So, it looks like there's a BROKER_TRANSPORT_OPTIONS accepts arguments
for initializing the connection, but I'm having trouble finding out
how we can pass in generic queue parameters.  In particular, the `x-ha-
policy` option.  Is there a way of passing this parameter to Celery on
queue creation?

I appreciate the help.

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David | 3 Dec 01:06 2011
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Strategies for dealing w/ database deadlock & lock wait timeout in tasks

I'm trying to devise the best strategy for dealing with database deadlock and lock wait timeouts within tasks that occasionally will all try to update the same row (based on events from an external API). 

I'm running MySQL 5.1.41 in Read Committed, which is the only thing that the Celery FAQ mentions: http://celery.readthedocs.org/en/latest/faq.html#mysql-is-throwing-deadlock-errors-what-can-i-do). Innodb_lock_wait_timeout has been bumped up to 300, but I'm wondering if a better strategy would be to make this value something really low, add a decorator for tasks that need to update a row, and upon detecting a deadlock or lock wait, just rollback and retry the task. Thanks!

(Running Celery 2.4.4 and Django-celery 2.4.2)

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Harel Malka | 3 Dec 01:25 2011

Re: Strategies for dealing w/ database deadlock & lock wait timeout in tasks

Might not be viable for your scenario, but perhaps you can decouple the database update as a separate task running on a separate queue. 
Although unlike your scenario, I've had a case where a very large amount of inserts would stall the entire database. I took the actual insert action into a separate task and a dedicated queue with 1 or two instances trickling the inserts slowly and reducing the impact on the database.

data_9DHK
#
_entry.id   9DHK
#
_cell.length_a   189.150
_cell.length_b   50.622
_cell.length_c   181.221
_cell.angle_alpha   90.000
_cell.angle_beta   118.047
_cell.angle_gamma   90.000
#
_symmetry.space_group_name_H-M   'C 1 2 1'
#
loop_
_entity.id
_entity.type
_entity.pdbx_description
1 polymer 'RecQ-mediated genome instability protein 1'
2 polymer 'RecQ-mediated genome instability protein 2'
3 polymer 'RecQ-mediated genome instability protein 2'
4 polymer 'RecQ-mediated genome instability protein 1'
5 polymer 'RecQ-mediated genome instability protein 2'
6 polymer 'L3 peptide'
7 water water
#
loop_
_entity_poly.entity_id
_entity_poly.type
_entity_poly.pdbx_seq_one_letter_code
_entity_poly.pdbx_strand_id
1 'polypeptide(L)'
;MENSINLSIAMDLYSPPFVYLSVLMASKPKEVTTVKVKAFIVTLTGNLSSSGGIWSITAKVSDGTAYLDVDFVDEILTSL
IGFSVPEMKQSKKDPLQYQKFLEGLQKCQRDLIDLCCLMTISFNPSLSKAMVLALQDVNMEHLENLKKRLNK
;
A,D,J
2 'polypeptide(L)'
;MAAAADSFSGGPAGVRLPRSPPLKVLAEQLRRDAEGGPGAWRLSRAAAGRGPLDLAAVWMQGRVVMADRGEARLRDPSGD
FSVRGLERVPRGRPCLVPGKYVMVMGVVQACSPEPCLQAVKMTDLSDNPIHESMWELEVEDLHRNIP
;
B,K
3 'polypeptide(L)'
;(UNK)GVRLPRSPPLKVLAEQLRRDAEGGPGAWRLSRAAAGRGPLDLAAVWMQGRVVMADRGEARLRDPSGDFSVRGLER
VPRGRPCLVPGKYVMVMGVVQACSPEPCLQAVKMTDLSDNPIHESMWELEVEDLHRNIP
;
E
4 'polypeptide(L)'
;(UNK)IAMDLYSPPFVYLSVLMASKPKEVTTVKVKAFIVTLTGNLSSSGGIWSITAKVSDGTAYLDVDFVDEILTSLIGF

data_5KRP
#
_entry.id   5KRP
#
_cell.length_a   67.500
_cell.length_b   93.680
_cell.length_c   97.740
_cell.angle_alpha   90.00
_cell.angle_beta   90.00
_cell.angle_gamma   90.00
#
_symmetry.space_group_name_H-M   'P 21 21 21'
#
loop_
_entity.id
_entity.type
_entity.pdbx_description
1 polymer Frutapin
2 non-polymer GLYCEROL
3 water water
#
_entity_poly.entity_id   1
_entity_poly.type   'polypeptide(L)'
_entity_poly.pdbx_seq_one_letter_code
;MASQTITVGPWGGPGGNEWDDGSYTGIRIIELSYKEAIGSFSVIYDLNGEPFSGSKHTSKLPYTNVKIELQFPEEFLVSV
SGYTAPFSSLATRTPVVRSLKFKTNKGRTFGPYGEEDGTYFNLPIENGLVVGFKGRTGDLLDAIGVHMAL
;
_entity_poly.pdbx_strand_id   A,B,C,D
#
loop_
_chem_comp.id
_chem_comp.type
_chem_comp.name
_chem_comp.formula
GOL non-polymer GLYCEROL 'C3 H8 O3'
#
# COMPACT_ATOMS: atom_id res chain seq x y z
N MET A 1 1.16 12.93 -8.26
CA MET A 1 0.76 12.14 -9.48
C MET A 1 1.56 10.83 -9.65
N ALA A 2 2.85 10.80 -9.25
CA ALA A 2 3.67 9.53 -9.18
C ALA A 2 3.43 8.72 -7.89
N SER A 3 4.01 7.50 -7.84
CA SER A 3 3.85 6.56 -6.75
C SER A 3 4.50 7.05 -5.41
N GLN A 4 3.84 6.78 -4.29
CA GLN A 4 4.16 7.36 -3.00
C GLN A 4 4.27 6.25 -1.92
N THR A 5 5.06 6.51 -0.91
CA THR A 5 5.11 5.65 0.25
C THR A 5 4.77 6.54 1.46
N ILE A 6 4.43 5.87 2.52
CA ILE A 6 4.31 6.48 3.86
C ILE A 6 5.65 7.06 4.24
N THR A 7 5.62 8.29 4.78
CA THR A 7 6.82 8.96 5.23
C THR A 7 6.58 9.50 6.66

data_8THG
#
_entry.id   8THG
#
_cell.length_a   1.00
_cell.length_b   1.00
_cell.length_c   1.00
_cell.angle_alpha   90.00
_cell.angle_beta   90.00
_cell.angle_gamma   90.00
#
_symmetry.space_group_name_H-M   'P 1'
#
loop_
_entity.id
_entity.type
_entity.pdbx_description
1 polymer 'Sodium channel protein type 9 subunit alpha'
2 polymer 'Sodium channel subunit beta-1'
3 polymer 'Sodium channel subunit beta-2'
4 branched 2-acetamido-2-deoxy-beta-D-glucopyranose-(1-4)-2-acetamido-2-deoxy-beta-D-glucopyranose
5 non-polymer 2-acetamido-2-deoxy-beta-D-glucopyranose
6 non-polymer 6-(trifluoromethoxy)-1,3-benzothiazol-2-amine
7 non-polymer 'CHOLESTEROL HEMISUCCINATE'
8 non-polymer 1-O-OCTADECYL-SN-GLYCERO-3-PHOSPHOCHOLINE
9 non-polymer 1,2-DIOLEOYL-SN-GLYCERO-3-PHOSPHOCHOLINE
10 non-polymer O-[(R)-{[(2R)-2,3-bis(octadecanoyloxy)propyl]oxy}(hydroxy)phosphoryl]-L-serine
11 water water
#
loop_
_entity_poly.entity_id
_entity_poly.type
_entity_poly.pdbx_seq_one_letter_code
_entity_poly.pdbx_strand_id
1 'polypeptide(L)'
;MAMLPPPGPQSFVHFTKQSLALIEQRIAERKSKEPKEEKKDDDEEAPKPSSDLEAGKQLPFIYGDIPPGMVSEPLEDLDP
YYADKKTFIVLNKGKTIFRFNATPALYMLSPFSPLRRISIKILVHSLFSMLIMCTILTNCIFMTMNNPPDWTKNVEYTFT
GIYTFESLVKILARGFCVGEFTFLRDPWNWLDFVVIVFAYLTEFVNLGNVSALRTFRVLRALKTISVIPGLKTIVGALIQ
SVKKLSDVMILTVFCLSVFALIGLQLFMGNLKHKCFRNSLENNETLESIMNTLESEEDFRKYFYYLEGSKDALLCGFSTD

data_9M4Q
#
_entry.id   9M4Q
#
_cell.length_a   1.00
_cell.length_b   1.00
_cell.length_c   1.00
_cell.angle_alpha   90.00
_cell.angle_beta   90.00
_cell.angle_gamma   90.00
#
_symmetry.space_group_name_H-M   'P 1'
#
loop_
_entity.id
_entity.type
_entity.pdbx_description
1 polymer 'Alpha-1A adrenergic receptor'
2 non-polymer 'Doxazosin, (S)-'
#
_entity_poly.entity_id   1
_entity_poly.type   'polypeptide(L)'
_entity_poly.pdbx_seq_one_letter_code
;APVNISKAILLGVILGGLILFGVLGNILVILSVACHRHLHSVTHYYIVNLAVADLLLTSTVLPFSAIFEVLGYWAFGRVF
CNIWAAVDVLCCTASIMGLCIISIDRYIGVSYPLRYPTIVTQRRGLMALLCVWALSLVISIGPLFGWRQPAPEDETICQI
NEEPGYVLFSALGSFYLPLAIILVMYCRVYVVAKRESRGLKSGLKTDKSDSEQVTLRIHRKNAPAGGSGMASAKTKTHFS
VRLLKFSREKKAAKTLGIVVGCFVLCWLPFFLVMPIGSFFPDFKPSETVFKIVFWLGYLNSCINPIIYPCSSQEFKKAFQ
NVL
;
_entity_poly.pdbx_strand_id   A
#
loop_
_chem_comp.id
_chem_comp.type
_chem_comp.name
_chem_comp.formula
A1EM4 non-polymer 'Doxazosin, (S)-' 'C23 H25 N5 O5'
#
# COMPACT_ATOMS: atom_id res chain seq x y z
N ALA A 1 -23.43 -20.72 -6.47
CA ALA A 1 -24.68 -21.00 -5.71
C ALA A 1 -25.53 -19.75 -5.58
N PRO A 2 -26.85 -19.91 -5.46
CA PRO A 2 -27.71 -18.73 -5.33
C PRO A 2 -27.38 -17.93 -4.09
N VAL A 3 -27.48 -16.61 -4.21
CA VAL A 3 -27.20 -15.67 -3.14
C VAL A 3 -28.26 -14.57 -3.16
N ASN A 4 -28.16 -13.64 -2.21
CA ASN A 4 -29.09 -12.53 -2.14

Also, are you running under Django? If so try to run it in auto commit mode. For me Django was destroying the database and effectively killing apache due to idle transactions when I ran it without auto commit. 

Harel

On Sat, Dec 3, 2011 at 12:06 AM, David <dtran320-Re5JQEeQqe8AvxtiuMwx3w@public.gmane.org> wrote:
I'm trying to devise the best strategy for dealing with database deadlock and lock wait timeouts within tasks that occasionally will all try to update the same row (based on events from an external API). 

I'm running MySQL 5.1.41 in Read Committed, which is the only thing that the Celery FAQ mentions: http://celery.readthedocs.org/en/latest/faq.html#mysql-is-throwing-deadlock-errors-what-can-i-do). Innodb_lock_wait_timeout has been bumped up to 300, but I'm wondering if a better strategy would be to make this value something really low, add a decorator for tasks that need to update a row, and upon detecting a deadlock or lock wait, just rollback and retry the task. Thanks!

(Running Celery 2.4.4 and Django-celery 2.4.2)

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David | 3 Dec 01:41 2011
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Re: Strategies for dealing w/ database deadlock & lock wait timeout in tasks

Thanks for the response Harel!


Yes, running under Django - isn't autocommit the default?

Decoupling the update sounds like an interesting short-term solution - rather than simply trickling inserts/updates slowly, this approach would give you the opportunity to batch together some operations or re-order them to reduce deadlock, although this would be a little more involved than just factoring out database code and putting them in separate tasks. Any other thoughts/approaches?

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Harel Malka | 3 Dec 01:57 2011

Re: Strategies for dealing w/ database deadlock & lock wait timeout in tasks

Django, as I painfully learned is not on autocommit by default. 

Add 'autocommit': True to your database config dict. I have no idea why this is not the default because really, django is a database & apache killer without it.